Oregon 
Massage 
Therapists 
Association
 

Continuing Education: Frequently Asked Questions

How many CEs do I need?
Oregon requires 25 hours of continuing education every two years, due with your renewal.  12 of those must be "contact" hours and the other 13 can be either "contact" or "noncontact" hours.  If you are licensed in another state, please check with the licensing agency of that state for specific details.

What is the difference between "contact" hours and "noncontact" hours?
For exact details, please visit the
OBMT web site.  Contact hours are essentially classes (that show a demonstrable relationship to the practice of massage) taught by and in the presence of an instructor and other LMTs.  Noncontact hours can be met through a variety of sources, including volunteering, books, DVDs, attending board meetings, research, and other types of study related to massage.  Again, for specifics as to what can be accepted, please contact the OBMT.  You can also review Oregon Administrative Rule (Chapter 334) regarding requirements.  Definitions are in 334-001-0060 (14) and requirements are in 334-010-0050 as of July 1, 2013.

How many hours of Ethics are required?
Currently, ethics classes are not required by the state of Oregon.  If you choose to maintain certification with or membership in an organization that does require ethics classes, these can also be used towards your continuing education hours for Oregon as long as they also meet Oregon criteria.

Why is continuing education so expensive?
Not all CE classes have to be expensive to be of quality.  Oregon recognizes that many LMTs cannot afford several hundred dollars each renewal period for continuing education and offers a variety of flexible options that you can utilize to fulfill your requirements.  Furthermore, you can still get contact hours at reasonable prices (including FREE) if you know where to look and what to do.  OBMT board meetings provide you with up-to-date information on what is occurring with state regulation, are free to attend, provide you with one contact hour of CE and are held approximately every other month in Salem, with 1 or 2 traveling meetings a year to outlying areas of the state (for specific details, visit www.oregon.gov/obmt)  If you are in an area where OMTA has an area representative, members can attend a 2 CE hour meeting for free as often as on a monthly basis.  If you aren't in an area with an active OMTA area representative, we'd love to have you volunteer, or you could even form a small local group on your own, meeting monthly for an hour, and rotating who is the "teacher" for the session.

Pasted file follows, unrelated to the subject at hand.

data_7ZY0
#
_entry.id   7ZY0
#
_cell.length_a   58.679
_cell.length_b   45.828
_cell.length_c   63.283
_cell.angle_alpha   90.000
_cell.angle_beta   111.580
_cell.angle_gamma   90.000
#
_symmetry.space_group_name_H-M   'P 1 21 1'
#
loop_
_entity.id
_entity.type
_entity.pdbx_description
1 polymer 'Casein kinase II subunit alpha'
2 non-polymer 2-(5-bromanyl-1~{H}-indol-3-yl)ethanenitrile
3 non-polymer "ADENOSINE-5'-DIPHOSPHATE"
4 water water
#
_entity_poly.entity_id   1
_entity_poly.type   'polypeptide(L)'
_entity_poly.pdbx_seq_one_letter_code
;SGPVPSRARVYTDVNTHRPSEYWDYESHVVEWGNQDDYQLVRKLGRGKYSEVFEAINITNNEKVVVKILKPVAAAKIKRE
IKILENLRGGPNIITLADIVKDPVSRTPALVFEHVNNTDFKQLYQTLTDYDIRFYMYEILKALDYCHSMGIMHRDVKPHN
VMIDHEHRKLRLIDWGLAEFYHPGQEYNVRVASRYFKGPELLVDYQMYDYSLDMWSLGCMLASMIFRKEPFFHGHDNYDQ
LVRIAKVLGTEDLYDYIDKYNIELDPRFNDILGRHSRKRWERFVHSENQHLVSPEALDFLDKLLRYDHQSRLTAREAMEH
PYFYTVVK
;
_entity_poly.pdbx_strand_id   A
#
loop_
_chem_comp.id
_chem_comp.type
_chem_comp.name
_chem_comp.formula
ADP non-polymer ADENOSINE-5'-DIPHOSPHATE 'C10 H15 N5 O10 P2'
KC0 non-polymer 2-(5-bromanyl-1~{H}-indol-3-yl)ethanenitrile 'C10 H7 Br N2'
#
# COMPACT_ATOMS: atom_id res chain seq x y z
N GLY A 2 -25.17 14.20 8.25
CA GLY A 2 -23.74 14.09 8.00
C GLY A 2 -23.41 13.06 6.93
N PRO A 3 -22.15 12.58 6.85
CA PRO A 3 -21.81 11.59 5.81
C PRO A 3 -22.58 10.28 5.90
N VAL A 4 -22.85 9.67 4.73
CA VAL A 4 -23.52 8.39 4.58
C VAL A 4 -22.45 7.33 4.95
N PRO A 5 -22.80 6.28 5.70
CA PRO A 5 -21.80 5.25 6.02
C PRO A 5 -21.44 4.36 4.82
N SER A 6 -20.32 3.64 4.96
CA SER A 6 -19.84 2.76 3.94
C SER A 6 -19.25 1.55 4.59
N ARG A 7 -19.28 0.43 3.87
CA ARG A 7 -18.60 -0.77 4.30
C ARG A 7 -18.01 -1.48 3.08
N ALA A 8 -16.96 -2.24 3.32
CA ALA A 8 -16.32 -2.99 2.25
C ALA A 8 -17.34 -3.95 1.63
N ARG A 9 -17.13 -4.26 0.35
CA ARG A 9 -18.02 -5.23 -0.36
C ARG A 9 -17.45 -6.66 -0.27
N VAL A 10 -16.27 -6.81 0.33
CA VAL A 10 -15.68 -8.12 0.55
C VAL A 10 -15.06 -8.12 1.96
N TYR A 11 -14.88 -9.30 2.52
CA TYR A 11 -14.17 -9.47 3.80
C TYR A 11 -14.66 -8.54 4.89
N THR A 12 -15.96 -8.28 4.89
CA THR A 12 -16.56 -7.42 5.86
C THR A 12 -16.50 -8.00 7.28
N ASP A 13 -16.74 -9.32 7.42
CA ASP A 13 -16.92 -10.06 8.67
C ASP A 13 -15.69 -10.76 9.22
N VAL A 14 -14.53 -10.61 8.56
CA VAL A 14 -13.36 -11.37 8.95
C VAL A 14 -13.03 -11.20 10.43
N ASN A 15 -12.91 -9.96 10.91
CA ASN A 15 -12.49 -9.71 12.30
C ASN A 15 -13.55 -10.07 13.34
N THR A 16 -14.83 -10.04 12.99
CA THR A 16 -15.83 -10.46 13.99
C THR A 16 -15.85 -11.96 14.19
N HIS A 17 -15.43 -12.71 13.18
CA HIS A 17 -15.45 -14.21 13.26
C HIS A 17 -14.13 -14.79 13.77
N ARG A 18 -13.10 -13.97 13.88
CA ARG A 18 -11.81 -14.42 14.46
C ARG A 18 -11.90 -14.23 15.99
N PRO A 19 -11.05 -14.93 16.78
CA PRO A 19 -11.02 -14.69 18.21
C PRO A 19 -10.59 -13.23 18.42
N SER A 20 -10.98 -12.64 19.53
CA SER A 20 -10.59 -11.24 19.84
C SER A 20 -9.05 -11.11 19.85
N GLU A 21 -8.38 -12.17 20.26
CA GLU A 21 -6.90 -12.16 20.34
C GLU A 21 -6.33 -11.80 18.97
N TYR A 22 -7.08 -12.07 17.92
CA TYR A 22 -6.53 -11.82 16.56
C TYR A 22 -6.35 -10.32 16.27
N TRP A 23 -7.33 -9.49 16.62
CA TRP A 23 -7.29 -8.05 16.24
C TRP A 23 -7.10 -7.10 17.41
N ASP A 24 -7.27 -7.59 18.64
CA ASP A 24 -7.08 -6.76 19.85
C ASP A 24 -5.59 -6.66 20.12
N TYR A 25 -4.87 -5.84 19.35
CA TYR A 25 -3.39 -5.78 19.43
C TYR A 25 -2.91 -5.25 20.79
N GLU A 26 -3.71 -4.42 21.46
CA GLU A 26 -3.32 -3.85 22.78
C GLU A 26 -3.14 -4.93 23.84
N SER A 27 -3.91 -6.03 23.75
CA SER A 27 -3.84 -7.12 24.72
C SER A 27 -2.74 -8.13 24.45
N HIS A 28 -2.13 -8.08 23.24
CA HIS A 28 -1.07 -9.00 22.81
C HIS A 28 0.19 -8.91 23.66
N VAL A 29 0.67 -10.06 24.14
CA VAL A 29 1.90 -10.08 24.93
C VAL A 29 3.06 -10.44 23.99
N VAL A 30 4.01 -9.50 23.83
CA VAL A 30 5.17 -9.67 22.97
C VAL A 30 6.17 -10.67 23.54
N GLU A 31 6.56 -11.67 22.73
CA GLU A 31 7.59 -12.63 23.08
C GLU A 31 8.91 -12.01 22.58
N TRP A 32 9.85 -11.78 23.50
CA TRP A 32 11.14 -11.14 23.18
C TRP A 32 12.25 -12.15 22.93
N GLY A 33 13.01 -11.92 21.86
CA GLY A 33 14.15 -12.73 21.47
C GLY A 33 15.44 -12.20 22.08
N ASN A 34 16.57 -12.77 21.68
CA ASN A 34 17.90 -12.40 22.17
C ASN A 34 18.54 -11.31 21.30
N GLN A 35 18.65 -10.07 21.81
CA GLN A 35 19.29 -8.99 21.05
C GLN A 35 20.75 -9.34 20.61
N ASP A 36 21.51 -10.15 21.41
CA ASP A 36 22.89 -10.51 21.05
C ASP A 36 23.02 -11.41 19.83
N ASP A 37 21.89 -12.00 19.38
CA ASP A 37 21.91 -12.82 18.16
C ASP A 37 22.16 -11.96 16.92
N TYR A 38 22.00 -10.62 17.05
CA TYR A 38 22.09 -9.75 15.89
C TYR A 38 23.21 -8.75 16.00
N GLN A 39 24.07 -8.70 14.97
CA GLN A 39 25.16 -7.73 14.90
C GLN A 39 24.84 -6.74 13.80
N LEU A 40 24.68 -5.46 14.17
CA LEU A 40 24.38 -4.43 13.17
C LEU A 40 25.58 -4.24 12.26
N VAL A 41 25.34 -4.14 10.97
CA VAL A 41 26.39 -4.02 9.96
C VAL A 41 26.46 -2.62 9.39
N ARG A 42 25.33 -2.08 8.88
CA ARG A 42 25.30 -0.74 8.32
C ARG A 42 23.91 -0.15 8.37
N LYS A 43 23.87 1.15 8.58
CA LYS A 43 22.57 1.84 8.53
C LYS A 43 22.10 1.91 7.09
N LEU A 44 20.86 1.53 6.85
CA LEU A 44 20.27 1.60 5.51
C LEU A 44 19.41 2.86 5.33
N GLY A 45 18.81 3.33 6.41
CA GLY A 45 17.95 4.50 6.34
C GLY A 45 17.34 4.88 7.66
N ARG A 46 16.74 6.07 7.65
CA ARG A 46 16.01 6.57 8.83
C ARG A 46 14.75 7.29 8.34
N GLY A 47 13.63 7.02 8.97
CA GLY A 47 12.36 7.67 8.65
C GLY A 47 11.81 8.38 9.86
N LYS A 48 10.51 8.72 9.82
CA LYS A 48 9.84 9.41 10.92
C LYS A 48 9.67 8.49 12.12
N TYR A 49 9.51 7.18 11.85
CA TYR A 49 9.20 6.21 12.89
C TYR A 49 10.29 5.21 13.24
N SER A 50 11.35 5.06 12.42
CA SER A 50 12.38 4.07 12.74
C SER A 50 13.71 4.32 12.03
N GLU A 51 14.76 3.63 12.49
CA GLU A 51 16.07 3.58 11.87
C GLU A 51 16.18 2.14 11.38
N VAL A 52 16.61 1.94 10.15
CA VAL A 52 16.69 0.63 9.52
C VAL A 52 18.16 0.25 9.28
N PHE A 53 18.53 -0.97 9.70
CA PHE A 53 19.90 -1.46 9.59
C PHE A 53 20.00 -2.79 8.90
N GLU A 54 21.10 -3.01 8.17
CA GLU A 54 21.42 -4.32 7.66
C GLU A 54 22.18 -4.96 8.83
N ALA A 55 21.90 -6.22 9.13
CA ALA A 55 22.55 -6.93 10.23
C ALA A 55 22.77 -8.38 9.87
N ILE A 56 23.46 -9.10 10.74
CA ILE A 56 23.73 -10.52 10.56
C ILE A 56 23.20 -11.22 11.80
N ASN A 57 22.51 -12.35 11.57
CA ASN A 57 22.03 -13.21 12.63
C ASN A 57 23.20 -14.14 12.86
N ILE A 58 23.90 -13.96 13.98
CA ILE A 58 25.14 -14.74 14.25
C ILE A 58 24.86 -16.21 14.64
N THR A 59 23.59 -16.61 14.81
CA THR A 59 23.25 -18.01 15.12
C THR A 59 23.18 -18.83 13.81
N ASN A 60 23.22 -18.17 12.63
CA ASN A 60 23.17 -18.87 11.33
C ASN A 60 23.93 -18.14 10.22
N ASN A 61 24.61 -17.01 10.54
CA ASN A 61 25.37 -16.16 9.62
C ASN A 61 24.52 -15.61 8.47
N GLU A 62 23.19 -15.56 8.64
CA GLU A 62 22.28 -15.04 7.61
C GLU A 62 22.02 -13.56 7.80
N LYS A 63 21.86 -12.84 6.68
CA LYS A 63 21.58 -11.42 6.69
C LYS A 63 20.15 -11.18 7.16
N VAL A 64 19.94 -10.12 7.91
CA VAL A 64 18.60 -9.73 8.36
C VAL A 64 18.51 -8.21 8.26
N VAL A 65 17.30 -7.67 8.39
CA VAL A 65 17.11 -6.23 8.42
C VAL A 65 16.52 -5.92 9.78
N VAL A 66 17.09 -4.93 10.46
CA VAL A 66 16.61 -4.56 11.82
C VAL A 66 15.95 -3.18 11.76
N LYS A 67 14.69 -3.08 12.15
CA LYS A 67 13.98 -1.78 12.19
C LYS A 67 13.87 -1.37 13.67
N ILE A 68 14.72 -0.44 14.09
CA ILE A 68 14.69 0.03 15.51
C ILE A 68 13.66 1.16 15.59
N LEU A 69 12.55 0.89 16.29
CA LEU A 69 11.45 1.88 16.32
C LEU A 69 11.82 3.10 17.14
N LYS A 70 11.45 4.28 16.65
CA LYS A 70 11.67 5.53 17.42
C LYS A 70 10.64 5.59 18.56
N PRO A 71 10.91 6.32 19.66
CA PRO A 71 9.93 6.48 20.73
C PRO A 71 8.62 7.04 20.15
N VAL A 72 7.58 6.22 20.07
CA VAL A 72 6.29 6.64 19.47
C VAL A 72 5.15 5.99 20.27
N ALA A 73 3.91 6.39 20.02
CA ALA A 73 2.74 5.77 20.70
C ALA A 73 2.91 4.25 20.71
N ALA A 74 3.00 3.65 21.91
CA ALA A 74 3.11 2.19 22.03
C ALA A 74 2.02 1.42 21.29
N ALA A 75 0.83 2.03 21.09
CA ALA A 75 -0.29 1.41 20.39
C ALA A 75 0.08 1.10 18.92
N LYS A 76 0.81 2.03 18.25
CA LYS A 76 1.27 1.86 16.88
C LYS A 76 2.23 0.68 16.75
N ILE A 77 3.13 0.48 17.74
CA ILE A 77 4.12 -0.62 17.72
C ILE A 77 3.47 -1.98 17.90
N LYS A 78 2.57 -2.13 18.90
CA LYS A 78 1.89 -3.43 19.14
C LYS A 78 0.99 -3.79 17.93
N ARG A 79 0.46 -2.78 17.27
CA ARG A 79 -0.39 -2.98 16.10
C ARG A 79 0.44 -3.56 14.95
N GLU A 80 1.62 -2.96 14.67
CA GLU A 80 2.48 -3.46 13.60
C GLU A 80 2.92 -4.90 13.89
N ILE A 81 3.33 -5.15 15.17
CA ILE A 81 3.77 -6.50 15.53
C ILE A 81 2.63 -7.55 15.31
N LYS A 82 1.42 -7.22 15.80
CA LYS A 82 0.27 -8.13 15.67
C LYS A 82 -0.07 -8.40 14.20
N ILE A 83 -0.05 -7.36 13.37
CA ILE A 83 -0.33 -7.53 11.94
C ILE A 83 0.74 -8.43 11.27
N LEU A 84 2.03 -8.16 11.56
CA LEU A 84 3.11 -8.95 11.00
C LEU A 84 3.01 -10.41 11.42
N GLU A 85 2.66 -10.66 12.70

How do I become a certified provider for continuing education for massage therapists in Oregon?
There is currently no such thing as a certified provider for continuing education for massage therapists in Oregon.  If you have a class that you feel is of value to massage therapists, go ahead and offer it.  LMTs in Oregon are responsible for tracking and maintaining records of their CE hours.  It is helpful, if you do offer a course, that you provide attendees of your classes with a certificate that has the following information on it: Class title (and brief description if the title does not fully describe the coursework), instructor name, date, and time(s) of the class, instructor phone number, and the number of hours of the class.

What classes can I take for Oregon that are also good for my national license?
1) There is no such thing at this time as a "national license" for massage therapy.
2) If you are certified through an organization or association that has specific requirements for continuing education, any contact hours (see Oregon definitions) can be used for your Oregon requirements as well.  Be aware that an online, webinar, video, distance learning, or other media courses will only count for noncontact hours.


 
 

OMTA is a 501(c)(6) Non-Profit Corporation. According to the IRS, contributions are not deductible as charitable contributions on the donor's federal income tax return. They may be deductible as trade or business expenses if ordinary and necessary in the conduct of the taxpayer's business. Contact your tax consultant if this affects you.  © 2013 Oregon Massage Therapists Association. This web site is maintained by Heather Bennouri, LMT 10079.

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